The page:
The first of the Turkish ironclads. I have a couple of Russian armed merchant cruisers currently under construction by way of some opposition. Historically these were used as tenders for spar torpedo launches, minelayers and also to draw Turkish ironclads away from shore bombardments etc. Very much ‘shoot and scoot’ type operations.
It was a strange day yesterday. I felt particularly lethargic and it was a real effort doing anything let alone painting models but I gave myself a gentle nudge and pressed on and I am glad that I did. At the time of writing I am still testing positive but today, aside from a nagging and irritating cough I feel relatively normal.
I finally finished the four Turkish ironclads and I have to say that I am rather pleased with how they came out. As usual they are very much ‘based upon’ rather than super detailed scale models but for my purposes they will work quite nicely. Whilst I was working on these I gave some thought to the opposition and so have taken a couple of hulls from the ACW ships currently under construction and will repurpose them into Russian armed merchant types. When my Warbases order arrives I shall be able to build the other two Turkish ironclads which will suffice for the collection although I could easily build another four!
The Avnillah class of central battery ironclads - note the cutaway section in the casemate to increase the fields of fire. Both ships were built on the Thames and the other of the class was the Muin-i Zaffir
The models were built using my tried and tested MDF laminate technique - in this case four layers each of 3mm thickness. Deck fixtures are mostly card except for the funnels that are dowel rod cut to size. Masts are from bamboo skewers with cocktail sticks for the spars. Paint was a mixture of Humbrol enamel - and Vallejo - Iraqi Sand for the masts and Black for the hull and spars. As per usual I opted for a satin varnish as this gives a suitable ‘old school’ appearance and is in keeping with the overall ‘look’.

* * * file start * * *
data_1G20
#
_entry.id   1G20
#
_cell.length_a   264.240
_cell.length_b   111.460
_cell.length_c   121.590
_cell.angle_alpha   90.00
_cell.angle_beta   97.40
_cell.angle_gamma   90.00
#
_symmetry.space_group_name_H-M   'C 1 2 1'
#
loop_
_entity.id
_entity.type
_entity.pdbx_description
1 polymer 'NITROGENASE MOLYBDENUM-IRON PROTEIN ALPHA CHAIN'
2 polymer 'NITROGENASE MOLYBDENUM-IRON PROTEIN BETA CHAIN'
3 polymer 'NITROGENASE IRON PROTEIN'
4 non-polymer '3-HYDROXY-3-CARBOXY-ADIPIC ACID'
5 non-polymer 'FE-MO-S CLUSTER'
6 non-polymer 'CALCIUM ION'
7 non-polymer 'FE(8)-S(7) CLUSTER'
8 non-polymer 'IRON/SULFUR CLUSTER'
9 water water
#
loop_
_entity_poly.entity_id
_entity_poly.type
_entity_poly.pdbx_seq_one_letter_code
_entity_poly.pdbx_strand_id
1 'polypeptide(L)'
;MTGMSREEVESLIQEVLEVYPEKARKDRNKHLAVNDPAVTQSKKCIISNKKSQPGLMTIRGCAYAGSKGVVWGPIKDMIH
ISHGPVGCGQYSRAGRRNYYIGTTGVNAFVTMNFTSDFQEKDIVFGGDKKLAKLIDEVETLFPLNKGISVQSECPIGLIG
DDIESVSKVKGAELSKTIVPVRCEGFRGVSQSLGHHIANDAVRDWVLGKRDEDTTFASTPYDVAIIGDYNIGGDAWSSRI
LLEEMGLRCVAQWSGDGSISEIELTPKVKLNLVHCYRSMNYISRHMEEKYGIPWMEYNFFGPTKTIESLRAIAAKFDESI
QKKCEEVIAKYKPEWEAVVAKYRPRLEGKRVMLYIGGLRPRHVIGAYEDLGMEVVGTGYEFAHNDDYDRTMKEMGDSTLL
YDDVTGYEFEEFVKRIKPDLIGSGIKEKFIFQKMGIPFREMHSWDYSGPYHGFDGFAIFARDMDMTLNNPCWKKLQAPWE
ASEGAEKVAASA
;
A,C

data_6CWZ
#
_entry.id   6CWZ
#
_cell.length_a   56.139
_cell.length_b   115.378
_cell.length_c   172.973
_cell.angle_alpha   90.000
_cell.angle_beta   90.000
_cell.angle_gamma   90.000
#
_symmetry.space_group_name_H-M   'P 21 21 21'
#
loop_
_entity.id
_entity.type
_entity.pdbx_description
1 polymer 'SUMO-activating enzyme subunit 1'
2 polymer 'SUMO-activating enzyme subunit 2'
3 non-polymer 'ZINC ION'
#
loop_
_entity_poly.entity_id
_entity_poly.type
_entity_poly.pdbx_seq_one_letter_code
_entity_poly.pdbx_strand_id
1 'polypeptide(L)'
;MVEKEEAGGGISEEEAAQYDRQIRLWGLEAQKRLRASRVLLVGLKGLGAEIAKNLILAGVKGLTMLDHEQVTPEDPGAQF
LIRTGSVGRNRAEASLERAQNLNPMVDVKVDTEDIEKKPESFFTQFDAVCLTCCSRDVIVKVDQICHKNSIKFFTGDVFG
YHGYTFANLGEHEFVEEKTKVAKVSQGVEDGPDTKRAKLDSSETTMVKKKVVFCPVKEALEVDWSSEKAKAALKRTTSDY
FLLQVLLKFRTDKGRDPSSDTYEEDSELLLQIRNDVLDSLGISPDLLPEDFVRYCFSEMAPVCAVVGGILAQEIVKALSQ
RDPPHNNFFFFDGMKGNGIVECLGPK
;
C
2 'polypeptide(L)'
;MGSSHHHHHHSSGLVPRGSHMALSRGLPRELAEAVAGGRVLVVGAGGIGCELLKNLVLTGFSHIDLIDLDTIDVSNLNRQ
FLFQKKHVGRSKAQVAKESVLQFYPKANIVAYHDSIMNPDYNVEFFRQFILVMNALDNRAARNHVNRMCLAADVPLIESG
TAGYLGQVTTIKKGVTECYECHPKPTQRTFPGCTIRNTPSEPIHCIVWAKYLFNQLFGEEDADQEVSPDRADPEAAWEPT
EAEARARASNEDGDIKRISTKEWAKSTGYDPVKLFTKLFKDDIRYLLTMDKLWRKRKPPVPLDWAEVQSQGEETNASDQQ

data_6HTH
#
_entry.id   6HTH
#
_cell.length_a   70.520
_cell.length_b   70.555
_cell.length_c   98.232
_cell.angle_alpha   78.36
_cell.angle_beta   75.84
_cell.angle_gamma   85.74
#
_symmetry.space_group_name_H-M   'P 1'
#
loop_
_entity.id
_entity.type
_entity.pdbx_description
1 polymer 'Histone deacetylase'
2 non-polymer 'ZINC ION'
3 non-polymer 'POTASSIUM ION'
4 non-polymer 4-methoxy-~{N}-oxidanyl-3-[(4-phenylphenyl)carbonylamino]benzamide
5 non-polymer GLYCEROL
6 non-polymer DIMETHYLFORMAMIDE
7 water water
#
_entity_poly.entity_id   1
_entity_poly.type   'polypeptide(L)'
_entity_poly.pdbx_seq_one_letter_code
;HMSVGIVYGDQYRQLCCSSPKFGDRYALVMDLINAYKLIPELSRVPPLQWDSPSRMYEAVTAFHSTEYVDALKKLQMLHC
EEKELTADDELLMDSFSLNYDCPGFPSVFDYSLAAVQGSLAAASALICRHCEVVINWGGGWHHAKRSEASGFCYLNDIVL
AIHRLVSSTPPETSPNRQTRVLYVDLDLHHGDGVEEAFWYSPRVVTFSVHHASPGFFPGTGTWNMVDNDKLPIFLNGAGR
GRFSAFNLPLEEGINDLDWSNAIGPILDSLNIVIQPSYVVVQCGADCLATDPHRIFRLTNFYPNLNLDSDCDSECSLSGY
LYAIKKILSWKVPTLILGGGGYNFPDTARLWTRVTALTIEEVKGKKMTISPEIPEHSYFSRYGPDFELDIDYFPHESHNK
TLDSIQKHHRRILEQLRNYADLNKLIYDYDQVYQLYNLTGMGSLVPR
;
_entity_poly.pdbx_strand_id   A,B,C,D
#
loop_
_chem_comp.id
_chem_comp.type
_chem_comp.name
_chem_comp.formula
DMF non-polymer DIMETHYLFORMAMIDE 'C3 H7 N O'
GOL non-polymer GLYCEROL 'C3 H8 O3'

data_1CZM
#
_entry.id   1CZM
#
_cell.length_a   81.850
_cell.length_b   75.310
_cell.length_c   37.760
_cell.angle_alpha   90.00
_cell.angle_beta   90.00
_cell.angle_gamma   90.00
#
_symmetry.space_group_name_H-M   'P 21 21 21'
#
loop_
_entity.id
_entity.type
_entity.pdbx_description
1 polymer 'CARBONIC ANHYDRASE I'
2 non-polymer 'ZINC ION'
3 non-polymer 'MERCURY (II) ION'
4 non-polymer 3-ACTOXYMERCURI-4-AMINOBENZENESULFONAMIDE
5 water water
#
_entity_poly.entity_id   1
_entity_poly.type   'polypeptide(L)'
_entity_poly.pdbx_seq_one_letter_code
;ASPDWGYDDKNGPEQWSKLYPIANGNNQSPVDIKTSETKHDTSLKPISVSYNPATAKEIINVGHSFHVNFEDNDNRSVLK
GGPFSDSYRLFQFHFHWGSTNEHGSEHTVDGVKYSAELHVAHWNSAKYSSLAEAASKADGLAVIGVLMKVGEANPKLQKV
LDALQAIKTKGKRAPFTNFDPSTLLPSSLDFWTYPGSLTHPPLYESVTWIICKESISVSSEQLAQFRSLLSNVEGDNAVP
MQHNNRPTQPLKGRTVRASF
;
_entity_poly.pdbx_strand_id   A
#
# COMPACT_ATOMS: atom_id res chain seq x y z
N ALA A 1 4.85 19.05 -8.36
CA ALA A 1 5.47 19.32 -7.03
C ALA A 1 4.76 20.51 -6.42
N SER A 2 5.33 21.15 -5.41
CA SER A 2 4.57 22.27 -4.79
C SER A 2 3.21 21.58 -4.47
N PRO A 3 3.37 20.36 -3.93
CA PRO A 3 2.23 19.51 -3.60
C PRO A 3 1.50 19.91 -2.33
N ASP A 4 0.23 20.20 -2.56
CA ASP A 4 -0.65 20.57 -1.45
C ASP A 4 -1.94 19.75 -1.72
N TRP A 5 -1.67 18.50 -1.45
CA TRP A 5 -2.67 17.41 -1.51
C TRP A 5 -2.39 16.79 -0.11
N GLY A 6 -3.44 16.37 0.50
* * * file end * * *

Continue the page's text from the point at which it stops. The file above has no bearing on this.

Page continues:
On the face of it the Russo Turkish War does not really have a lot to offer. Historically the Turks had an overwhelming superiority in terms of material but for the most part the overall command of the fleet was poorly handled and listless in operation. The Russians were quickly able to seize the initiative along the Danube, thereby ensuring that the armies movement was not overly inconvenienced. The various extemporised cruisers the Russians employed, whilst not being a match for the Turkish ironclads in a stand up fight, were able to operate effectively across the Black Sea with little interference. They did cross swords occasionally and one such incident will feature in a game as soon as I have built the Russian ship in question.
Whilst I was building these models and indeed, also the ACW collection my thoughts naturally turned towards the other periods of history that I could produce stylised models for. If I am honest I reckon that the pre-dreadnought era would probably be about as late as I would go for capital ships although certain facets of the Great War would certainly be achievable. The problem as I see is that when one get to the dreadnought era warships become a lot more ‘fussy’ in terms of above deck detail. My approach would probably not be flexible enough to capture this adequately. The type of combats I will be fighting tend to be at closer ranges so dreadnoughts hurling 15” shells at 20,000 yards does not really sit well with my system. Besides, there are plenty of cheap, commercially available smaller models to cater for these types of combat.
Thinking of the Great War and models thereof, I envisage primarily cruiser types being the main arm and these would be in certain cases very much the edge of the envelope for what I can build. Something to ponder for another time I should think.